2 Lent, February 25
“Those who are ashamed of me and of my words in this adulterous and sinful generation, of them the Son of Man will also be ashamed when he comes in the glory of his Father with the holy angels” (Mark 8:38). Are we ashamed? Are we ashamed to confess with our lips and believe in our hearts that in our father Abraham and our mother Sarah, and consummately in Christ, we have been called? “I am God Almighty; walk before me, and be blameless” (Gen. 17:1).
Are we too proud to fall upon our faces at the wonder of God’s call to an old man and his barren wife? God uses their bodies, although as good as dead, for maternity and promise. It is an old story. God promises that they will be the parents of a multitude of nations and kings, exceedingly fruitful. And we inherit the promise. While we were yet dead in sin, Christ called us and died for us. He “gives life to the dead and calls into existence things that do not exist” (Rom. 4:17). Our very being and salvation in Christ are, in the order of nature, impossible. “The dead do not praise the Lord, nor do any that go down into silence” (Ps. 115:17). But we bless the Lord as those called out of nothing, pulled from the emptiness of sin and death into a new and divinized humanity. “I am God Almighty; walk before me, and be blameless.”
Our life in Christ reaches backward to the faith of Abraham, and the faith of Abraham is a proleptic sign of faith in the one before whom every knee will bow. The single ancestor of a multitude of nations is himself a sign of the singular fulfillment of human history and all creation in Christ. All nations, all kings, all people are taken up and recapitulated in the new life of Christ. The psalmist knows this: “All the ends of the earth shall remember and turn to the Lord; and all the families of the nations shall worship before him. For dominion belongs to the Lord, and he rules over the nations. To him, indeed, shall all who sleep in the earth bow down, before him shall bow all who do down to the dust, and I shall live for him” (Ps. 22:27-29). To “live for him” is to live for Christ. Those who worship him worship the eternal Son of the Father.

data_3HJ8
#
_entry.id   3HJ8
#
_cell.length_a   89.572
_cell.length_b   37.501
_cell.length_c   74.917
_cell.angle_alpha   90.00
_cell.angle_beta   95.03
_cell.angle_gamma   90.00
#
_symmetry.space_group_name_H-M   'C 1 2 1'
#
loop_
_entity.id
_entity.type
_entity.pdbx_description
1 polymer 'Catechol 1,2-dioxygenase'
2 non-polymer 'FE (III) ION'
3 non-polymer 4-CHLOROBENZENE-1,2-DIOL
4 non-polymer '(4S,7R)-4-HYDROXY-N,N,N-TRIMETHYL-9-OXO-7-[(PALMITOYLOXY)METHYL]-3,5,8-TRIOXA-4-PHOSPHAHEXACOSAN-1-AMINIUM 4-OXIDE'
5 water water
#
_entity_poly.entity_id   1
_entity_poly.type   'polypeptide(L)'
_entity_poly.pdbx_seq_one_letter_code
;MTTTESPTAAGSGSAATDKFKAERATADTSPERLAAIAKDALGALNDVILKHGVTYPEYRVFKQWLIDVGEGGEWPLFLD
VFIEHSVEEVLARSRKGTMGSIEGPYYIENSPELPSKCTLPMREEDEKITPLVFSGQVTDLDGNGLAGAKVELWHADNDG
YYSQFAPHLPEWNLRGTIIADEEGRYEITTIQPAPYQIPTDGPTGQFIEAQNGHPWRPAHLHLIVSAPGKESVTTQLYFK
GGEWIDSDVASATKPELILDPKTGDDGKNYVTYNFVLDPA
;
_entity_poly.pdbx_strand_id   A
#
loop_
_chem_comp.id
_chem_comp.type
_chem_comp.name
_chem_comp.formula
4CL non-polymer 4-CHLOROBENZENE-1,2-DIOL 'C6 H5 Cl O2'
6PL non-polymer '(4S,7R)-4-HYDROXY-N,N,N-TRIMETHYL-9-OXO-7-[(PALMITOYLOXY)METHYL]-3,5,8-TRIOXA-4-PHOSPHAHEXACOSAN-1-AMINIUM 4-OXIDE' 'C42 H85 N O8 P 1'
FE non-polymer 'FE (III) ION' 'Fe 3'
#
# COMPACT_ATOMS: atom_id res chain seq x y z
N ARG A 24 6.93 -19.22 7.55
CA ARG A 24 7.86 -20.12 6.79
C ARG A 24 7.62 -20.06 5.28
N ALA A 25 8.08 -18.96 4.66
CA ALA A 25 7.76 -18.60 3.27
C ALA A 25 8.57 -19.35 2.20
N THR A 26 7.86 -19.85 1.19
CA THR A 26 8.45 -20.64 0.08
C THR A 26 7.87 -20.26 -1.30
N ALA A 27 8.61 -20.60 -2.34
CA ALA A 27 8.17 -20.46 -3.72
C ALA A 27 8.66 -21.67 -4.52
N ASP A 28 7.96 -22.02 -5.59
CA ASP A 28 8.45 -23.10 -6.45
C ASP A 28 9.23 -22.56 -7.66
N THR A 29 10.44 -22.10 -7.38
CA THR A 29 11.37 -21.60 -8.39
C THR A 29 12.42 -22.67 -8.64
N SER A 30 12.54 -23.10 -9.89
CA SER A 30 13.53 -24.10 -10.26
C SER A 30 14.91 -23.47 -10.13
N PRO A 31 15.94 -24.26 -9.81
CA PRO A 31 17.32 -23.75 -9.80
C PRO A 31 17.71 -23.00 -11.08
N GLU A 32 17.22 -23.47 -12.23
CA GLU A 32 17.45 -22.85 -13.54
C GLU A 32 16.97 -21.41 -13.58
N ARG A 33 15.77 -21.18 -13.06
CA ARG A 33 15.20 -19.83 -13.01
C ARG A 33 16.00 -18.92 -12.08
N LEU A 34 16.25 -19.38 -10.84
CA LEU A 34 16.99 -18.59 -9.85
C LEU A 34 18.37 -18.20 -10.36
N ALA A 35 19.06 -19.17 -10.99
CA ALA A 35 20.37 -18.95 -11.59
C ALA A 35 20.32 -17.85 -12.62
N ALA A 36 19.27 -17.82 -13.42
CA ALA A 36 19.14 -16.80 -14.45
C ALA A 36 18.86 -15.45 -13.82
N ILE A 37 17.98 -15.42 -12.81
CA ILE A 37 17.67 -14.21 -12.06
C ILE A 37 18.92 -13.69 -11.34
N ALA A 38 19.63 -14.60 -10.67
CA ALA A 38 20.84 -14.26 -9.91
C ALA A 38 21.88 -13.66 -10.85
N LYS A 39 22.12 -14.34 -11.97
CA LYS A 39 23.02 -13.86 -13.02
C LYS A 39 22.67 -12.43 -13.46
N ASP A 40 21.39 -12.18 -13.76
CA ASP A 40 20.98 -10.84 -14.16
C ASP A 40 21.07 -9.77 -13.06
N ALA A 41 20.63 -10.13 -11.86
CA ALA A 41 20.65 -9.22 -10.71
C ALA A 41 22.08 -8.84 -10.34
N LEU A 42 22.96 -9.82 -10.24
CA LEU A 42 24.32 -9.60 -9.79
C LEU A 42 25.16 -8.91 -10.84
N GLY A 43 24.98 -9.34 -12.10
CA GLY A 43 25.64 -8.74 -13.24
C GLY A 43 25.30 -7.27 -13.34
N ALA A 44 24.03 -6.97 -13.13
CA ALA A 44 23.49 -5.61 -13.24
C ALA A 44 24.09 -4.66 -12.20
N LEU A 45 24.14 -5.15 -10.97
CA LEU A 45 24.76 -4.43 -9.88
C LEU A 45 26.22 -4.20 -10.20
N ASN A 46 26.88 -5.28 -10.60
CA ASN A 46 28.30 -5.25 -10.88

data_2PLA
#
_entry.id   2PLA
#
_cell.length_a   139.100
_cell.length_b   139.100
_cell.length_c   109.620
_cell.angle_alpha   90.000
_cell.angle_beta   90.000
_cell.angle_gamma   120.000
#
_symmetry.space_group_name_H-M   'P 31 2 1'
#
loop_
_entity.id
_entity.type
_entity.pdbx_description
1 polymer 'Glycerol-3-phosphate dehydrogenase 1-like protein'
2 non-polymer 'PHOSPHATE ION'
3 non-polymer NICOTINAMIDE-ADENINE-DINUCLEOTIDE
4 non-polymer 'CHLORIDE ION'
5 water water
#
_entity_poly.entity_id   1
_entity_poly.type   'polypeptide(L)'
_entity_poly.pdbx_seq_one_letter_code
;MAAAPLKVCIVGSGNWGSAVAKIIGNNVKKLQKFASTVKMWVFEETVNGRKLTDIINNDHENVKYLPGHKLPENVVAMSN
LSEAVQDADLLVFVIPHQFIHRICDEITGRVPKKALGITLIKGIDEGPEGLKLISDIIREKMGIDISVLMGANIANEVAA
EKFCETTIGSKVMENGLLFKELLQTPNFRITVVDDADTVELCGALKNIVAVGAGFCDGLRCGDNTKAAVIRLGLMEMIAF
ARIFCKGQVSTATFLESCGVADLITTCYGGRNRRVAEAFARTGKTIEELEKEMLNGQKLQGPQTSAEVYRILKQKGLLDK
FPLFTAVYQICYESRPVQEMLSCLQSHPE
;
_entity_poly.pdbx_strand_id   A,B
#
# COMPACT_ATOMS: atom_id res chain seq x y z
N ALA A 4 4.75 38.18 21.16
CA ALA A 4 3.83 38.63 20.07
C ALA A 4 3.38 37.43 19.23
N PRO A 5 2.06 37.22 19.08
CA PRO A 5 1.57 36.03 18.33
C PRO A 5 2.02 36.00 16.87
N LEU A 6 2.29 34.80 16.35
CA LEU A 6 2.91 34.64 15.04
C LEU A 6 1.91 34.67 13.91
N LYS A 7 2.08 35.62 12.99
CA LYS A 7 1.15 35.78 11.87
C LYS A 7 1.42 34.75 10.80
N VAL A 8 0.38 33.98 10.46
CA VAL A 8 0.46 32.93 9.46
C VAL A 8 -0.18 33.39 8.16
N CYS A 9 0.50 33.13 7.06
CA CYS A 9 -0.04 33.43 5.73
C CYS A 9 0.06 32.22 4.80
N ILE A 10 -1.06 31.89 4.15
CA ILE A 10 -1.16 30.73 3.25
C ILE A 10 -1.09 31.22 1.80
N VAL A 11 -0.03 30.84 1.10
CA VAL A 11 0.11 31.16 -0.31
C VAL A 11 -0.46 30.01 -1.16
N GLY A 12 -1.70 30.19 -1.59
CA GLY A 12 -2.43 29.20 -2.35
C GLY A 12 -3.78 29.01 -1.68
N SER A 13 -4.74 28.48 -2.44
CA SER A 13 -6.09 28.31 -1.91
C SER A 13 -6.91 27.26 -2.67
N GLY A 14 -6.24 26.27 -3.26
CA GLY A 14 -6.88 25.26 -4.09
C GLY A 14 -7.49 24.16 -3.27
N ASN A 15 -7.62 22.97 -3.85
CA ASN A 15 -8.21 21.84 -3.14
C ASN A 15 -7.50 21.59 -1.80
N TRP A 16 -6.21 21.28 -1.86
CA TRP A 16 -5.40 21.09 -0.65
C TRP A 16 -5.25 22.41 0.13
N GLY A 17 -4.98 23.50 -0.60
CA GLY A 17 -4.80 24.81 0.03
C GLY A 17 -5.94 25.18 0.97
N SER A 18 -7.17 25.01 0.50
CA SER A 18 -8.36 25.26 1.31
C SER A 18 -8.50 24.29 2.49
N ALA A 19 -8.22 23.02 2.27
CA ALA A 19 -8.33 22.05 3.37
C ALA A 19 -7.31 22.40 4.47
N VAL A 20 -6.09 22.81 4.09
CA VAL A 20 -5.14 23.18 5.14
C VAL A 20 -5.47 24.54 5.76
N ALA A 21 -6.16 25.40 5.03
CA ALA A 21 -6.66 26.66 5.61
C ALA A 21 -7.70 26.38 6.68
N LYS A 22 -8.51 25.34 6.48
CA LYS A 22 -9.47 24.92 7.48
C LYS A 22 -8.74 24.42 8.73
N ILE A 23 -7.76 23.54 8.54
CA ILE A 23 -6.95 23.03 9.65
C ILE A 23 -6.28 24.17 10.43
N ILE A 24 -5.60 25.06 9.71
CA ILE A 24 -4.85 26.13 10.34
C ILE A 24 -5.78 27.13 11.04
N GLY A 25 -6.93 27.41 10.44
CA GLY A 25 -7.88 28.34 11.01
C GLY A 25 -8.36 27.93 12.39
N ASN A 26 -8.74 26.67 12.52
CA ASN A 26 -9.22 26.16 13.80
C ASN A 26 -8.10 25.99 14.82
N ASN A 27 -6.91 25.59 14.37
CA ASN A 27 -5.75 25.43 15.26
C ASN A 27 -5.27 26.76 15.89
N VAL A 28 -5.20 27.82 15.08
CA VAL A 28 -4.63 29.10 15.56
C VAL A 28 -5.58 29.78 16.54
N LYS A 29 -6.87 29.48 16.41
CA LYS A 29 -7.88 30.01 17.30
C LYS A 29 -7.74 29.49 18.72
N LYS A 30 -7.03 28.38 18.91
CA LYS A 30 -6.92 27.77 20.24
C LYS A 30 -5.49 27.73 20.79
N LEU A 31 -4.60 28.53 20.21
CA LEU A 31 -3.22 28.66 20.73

The story begins with a call. God spoke to him. “Then Abraham fell on his face” (Gen. 17:3). Prostration signals the state of his soul; he believed and his faith was reckoned to him as righteousness. It is reckoned to us as well “who believe in him who raised Jesus Christ from the dead,” for faith is a single mystery. Faith is the call of God and the life God calls into being. God speaks and creates a way to walk in the world, a way to be blameless (Gen. 17:1). We say, of course, your will be done; we pray, let it be to me according to your word; we insist, not my will but your will be done, and thus human will and desire meet the will and desire of God in perfect freedom. Nonetheless, faith is ultimately the work and mystery of God.
Look It Up
Consider Karl Barth’s study, The Epistle to the Romans (Oxford, 1968).
Think About It
Try page 153 of Barth: “[H]e has encountered faith, not in the course of a steady growth in experience, but through the action of God upon him, and in the vision of the crucified and risen Christ. Thus, and thus only, he is what he is—not!”